“But I don’t even know if those things are the ones that matter most to parents,” admits Robertson. “At the end of the day, I think what parents are looking for is a safe, happy place. … It’s when you walk in the building, how does the building make you feel? When you talk to kids, are they happy? … that feeling that you can’t always describe, but when you walk in, you think, ‘hmm, this feels really good.’” He’s absolutely right of course, though it’s something that we don’t perhaps hear enough from school principals or administrators. Programs, curricula, support, infrastructure—those things are all important. But it’s refreshing that, when pressed, it’s the comfort and safety of the environment that Robertson feels tops the list of what he is working to deliver. And it shows. When you walk in, it does actually feel very good. There are kids helping in the library and playing in the play spaces. There are coats and shoes all lined up along the wall. The spaces are bright, colourful, and engaging. All of that provides the basis for a strong, thoughtful, forward-looking primary and elementary program of study.
While the main campus building wasn’t created to house the school, you wouldn’t know it, thanks to the last capital campaign. The school was designed to have a clean, atypical feel. Says Jones about a meeting he had with the architect, Robert Davies of Montgomery Sisam Architects, “I took him down to the Centre for Social Innovation, and I said, ‘this is what I want our cafeteria to look like. He went ‘oh! You want to skip high school! You don’t want your high school to look like a high school!’ And I said, ‘no, it’s got to look like where they’re going next.’” And it does. The feel is more like a university, if a smaller, friendlier, less imposing one.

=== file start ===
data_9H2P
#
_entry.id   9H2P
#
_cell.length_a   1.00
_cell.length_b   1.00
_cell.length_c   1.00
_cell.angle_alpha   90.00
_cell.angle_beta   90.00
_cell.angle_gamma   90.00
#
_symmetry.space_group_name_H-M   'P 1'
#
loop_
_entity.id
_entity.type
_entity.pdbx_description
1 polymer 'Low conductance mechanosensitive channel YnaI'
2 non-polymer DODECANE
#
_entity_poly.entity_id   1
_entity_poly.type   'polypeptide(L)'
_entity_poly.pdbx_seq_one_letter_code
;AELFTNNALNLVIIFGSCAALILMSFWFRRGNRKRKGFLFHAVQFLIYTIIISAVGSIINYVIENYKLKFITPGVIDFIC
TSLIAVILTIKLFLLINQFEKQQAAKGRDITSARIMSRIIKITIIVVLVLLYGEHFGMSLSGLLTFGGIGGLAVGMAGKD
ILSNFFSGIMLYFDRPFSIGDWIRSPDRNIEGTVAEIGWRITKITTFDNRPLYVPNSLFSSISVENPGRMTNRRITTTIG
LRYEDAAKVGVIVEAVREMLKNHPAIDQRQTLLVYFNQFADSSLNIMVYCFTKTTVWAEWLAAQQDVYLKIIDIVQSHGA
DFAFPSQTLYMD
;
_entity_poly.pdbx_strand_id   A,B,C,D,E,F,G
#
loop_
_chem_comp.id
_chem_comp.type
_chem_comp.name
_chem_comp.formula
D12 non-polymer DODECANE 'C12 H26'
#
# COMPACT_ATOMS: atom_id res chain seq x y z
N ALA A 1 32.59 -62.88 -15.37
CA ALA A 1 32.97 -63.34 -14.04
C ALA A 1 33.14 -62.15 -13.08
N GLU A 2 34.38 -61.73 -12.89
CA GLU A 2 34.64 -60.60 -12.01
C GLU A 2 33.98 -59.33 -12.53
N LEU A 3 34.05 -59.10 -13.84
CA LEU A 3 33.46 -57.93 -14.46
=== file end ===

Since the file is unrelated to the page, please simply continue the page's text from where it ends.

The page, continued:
Further, it feels like the York School has always been what it was meant to be. Spaces are clean, bright, fluid, and open. We asked the chemistry teacher what she liked best about her lab, and she listed exactly those things: light, movement, a space designed for co-operative learning. “This fume hood is great,” she added as well, perhaps in the way that only a chemistry teacher might. On the less prosaic side, she also has a “wall of memes,” one of which reads, “Do you know any jokes about sodium? Na.” (She adds, “There’s another one about potassium! That’s part of the reason I like chemistry so much; it makes for great puns.”)
One of the reasons that the students love learning from her is because she knows how to relate to them, to have fun, and to communicate a love of chemistry along with the course content. While students may not think about this much, if at all, the spaces have been created with their needs and desires foremost in mind. “It’s a multi-purpose space, not just a chem classroom. If I want to have a discussion in here,” she says, noting the horseshoe arrangement of the lab tables, “it’s easy to do.” In that, and so many other ways, the facilities throughout are both inviting and efficient, designed with the core values and curriculum delivery in mind.